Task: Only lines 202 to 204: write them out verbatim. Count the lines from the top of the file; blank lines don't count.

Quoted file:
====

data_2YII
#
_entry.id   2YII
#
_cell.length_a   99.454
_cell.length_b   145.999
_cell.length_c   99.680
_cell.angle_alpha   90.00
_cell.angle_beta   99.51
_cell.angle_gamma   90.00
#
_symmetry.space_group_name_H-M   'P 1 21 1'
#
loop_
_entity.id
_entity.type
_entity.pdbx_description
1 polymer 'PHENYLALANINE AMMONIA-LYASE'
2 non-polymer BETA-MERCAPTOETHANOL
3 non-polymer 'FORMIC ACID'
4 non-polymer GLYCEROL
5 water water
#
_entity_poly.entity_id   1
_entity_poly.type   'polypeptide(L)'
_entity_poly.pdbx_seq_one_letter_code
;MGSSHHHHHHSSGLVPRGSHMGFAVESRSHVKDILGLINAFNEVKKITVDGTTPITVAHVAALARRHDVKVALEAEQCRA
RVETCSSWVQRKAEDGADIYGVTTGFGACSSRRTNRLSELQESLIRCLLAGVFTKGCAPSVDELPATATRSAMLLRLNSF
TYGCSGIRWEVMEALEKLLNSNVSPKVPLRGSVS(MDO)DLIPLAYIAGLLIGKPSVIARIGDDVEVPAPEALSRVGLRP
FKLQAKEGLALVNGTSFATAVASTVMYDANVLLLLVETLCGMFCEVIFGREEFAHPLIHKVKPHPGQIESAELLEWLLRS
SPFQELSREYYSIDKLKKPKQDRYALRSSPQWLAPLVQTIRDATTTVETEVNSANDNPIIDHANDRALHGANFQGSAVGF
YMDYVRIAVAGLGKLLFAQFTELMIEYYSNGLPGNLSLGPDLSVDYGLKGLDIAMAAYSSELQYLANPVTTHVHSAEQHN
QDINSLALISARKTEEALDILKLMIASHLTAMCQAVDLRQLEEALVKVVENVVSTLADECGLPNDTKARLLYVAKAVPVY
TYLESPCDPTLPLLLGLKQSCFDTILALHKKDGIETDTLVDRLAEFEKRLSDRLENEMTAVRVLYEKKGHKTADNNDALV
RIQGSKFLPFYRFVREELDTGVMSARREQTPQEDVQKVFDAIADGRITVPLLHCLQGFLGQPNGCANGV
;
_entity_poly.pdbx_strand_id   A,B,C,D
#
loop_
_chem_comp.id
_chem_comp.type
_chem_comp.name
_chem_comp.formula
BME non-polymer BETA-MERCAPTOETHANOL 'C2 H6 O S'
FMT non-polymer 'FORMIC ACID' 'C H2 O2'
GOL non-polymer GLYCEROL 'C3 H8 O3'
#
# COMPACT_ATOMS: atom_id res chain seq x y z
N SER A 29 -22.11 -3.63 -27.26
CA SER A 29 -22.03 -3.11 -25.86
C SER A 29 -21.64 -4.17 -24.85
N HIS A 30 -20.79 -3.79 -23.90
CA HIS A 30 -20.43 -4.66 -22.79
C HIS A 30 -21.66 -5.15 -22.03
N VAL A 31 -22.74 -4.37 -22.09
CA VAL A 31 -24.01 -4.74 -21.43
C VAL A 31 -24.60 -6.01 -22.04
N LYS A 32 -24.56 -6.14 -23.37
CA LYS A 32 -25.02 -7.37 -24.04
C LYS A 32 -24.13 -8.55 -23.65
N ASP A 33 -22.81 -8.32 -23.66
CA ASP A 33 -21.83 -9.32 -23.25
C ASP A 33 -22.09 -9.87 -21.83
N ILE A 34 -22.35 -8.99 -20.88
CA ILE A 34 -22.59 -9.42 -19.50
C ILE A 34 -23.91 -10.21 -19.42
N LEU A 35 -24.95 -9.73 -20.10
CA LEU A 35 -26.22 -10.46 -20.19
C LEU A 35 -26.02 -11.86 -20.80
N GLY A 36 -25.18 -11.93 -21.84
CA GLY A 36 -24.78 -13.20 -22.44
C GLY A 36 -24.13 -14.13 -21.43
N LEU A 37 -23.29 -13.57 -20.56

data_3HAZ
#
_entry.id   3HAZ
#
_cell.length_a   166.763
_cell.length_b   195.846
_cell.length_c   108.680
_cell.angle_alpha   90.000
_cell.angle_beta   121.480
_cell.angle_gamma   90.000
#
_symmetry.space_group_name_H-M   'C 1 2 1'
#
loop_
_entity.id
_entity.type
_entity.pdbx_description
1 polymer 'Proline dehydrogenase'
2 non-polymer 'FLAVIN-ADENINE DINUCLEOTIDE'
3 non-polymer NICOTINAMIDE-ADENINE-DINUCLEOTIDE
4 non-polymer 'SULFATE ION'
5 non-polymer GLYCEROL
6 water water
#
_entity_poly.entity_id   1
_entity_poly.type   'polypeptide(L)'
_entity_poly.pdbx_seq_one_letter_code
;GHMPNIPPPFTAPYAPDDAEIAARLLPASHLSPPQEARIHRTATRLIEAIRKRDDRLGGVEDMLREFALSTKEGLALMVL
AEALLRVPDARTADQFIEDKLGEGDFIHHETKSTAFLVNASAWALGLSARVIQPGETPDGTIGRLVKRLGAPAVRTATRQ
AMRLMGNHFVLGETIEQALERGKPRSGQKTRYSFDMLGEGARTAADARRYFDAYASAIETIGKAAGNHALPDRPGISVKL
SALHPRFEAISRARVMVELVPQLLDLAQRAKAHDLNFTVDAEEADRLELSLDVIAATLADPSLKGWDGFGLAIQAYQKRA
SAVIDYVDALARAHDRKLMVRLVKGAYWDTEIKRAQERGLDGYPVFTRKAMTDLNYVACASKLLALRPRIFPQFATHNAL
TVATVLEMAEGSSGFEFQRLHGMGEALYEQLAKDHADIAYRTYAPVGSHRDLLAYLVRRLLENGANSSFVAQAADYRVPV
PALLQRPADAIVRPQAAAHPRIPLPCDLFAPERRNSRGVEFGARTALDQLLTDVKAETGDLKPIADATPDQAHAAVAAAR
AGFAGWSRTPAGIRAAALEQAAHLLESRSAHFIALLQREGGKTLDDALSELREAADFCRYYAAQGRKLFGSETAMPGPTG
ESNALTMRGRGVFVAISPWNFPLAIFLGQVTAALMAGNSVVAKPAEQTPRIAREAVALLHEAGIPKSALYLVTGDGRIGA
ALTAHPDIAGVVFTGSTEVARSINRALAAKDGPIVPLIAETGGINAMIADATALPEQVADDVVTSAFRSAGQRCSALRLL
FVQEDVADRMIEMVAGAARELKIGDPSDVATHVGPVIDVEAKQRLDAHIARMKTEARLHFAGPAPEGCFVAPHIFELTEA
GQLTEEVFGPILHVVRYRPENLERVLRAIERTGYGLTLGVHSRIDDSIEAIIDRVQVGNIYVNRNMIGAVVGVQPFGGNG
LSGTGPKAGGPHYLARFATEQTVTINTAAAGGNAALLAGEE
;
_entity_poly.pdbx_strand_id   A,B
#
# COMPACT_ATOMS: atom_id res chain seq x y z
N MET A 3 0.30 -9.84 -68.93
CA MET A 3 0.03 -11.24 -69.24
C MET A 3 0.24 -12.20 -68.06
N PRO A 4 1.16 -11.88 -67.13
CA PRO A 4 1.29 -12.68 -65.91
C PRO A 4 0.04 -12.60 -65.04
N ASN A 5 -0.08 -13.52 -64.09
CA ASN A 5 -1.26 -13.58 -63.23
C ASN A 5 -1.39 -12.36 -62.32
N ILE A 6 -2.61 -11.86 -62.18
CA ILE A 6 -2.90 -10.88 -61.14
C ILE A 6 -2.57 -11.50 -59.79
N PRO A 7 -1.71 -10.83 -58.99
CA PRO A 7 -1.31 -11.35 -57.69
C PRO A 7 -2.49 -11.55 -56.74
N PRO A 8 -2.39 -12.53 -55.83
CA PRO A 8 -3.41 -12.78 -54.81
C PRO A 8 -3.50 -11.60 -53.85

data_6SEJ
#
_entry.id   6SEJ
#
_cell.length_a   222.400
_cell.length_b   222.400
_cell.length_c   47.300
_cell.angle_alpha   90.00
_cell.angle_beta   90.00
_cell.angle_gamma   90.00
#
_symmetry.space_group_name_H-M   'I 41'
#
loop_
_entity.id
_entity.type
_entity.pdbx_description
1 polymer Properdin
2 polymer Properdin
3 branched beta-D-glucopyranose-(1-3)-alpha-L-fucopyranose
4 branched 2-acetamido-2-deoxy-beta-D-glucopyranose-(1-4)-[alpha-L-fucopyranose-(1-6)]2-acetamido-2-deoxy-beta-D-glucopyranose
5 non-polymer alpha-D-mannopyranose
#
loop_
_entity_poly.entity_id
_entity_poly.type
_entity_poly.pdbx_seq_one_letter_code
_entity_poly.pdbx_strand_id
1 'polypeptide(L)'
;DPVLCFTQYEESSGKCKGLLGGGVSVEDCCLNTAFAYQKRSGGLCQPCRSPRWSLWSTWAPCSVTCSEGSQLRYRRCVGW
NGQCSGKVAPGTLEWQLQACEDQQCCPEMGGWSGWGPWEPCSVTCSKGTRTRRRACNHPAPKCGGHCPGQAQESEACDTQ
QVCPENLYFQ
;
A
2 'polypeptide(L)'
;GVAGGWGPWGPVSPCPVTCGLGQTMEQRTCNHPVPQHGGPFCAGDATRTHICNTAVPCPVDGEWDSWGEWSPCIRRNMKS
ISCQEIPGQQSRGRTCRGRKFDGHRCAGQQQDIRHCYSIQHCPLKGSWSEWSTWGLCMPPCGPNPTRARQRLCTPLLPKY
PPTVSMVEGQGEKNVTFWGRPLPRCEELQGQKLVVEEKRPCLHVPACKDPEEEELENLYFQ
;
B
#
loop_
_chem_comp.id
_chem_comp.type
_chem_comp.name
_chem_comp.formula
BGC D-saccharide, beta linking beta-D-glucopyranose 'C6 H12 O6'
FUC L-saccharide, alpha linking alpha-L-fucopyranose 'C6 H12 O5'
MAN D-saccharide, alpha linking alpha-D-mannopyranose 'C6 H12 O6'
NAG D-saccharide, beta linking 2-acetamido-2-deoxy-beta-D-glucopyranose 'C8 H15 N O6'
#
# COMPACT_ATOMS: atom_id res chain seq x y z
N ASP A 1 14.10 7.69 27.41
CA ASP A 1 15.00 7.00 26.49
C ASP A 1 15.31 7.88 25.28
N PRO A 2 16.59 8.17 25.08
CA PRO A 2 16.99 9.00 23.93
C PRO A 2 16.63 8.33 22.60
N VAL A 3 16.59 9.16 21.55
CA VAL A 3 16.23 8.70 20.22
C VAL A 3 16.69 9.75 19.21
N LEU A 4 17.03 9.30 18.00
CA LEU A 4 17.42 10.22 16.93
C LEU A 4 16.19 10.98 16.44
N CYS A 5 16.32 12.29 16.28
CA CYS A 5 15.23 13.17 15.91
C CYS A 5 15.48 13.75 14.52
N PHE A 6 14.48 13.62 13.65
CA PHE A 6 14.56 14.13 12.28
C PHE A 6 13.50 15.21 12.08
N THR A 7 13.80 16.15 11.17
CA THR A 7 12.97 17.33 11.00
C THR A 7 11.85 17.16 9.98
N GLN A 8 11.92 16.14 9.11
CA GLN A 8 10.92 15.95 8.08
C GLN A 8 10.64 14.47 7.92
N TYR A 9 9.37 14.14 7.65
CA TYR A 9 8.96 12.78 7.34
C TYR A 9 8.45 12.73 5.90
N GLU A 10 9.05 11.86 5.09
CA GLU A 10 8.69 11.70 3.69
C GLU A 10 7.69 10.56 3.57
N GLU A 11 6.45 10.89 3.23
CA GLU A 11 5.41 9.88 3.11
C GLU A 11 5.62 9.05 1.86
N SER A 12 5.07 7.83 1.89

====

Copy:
C CYS A 5 15.48 13.75 14.52
N PHE A 6 14.48 13.62 13.65
CA PHE A 6 14.56 14.13 12.28